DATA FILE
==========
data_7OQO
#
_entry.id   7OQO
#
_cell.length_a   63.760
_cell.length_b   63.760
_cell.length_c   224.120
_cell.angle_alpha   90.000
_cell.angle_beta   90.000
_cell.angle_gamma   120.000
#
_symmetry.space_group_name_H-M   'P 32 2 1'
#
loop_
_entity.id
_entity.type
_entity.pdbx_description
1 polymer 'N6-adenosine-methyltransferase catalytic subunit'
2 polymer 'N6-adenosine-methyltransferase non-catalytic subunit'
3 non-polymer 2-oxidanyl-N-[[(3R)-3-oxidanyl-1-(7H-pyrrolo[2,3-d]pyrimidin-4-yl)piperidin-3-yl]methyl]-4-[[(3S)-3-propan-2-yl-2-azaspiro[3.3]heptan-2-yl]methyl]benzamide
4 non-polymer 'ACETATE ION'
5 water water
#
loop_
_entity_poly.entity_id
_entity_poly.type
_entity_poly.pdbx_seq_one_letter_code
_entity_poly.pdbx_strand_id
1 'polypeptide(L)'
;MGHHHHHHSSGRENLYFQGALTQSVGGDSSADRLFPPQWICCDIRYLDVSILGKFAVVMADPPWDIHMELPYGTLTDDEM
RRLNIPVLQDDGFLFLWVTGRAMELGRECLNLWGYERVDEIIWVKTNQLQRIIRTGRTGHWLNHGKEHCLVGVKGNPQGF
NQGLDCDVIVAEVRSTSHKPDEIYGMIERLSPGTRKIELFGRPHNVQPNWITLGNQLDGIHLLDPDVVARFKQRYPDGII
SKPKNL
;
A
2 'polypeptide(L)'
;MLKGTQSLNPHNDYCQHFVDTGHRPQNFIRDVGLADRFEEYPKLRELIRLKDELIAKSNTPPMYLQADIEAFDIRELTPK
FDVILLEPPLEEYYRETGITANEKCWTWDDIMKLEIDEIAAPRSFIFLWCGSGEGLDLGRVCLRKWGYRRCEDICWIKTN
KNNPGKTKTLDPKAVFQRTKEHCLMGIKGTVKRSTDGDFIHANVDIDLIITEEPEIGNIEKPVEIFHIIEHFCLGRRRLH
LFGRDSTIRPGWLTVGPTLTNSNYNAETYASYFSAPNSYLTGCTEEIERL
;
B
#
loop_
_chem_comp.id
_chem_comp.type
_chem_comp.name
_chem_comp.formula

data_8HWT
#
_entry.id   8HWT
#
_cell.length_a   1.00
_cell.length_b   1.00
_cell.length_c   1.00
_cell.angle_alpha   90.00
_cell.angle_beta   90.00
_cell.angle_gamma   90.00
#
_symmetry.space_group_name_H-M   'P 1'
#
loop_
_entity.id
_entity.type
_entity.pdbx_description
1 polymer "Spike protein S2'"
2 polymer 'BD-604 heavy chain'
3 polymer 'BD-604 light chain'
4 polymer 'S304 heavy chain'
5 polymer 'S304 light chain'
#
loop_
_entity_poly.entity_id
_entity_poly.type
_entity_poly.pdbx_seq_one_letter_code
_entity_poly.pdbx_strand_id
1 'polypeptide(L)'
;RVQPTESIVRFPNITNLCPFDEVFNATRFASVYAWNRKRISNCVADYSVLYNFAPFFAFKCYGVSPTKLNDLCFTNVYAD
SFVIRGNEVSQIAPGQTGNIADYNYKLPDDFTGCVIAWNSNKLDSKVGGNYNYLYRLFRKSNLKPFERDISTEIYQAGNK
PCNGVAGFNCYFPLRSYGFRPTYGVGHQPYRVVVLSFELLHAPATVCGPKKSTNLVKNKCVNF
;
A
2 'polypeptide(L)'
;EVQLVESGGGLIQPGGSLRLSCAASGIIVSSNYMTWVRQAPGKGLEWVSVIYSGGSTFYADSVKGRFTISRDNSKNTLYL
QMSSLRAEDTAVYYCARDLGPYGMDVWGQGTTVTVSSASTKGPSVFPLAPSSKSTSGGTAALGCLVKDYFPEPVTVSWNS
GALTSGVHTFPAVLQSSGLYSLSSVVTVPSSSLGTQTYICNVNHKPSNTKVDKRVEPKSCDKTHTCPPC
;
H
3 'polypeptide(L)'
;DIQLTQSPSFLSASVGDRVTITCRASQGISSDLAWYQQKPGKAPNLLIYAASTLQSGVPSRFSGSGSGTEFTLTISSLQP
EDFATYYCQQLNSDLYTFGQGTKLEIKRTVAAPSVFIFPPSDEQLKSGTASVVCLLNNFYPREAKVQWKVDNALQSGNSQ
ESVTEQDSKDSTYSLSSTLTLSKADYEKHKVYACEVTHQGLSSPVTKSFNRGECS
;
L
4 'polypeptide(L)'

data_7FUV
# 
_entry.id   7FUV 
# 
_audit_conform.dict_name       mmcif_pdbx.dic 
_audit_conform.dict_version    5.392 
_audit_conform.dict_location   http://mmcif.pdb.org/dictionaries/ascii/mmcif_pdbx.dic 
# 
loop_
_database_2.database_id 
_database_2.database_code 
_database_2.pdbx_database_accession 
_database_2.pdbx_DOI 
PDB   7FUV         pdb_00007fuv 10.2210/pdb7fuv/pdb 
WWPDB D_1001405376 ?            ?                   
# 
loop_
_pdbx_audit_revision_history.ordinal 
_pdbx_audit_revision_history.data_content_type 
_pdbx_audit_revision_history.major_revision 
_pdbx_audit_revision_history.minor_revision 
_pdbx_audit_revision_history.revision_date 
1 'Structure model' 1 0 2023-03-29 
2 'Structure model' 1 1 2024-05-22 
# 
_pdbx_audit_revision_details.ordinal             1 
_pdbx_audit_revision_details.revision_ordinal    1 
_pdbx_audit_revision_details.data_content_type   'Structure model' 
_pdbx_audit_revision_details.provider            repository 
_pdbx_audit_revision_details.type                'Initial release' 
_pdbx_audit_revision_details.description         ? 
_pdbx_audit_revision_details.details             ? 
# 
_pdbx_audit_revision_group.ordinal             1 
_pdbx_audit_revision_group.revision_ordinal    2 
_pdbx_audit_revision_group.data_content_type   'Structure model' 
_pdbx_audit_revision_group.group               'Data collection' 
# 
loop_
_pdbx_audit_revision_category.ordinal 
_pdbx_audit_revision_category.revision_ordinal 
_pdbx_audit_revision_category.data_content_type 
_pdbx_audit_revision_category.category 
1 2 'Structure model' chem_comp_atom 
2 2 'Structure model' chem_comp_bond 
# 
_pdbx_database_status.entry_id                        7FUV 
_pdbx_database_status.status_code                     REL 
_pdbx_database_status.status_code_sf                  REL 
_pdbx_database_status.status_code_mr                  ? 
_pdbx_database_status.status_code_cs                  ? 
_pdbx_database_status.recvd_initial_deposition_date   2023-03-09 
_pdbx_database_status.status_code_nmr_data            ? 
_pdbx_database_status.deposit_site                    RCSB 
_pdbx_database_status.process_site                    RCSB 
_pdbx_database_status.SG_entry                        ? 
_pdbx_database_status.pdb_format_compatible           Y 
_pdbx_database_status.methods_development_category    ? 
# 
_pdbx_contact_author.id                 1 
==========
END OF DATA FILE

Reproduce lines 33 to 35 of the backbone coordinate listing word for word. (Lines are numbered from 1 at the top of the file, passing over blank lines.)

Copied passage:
SKPKNL
;
A